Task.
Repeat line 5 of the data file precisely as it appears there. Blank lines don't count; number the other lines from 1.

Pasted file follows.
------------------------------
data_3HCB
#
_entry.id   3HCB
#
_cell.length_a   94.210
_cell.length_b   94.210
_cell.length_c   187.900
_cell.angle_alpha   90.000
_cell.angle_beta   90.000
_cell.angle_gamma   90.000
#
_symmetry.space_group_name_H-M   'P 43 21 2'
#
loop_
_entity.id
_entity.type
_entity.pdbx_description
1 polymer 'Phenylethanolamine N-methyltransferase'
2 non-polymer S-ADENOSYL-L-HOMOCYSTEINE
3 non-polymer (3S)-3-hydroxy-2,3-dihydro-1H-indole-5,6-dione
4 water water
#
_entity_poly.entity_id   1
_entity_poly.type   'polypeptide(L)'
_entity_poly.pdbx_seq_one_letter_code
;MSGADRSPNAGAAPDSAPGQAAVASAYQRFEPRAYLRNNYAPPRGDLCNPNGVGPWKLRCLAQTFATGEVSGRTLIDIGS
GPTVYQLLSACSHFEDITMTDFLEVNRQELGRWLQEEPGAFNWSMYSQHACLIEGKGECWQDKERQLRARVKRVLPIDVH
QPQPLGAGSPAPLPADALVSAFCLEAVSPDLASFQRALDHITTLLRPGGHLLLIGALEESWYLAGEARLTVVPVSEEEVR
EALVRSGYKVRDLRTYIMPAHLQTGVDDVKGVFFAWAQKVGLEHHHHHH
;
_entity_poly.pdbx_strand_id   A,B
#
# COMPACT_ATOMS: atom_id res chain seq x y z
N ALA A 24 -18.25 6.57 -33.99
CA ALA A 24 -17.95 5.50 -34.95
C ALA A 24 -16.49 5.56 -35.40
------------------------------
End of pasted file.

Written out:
_cell.length_a   94.210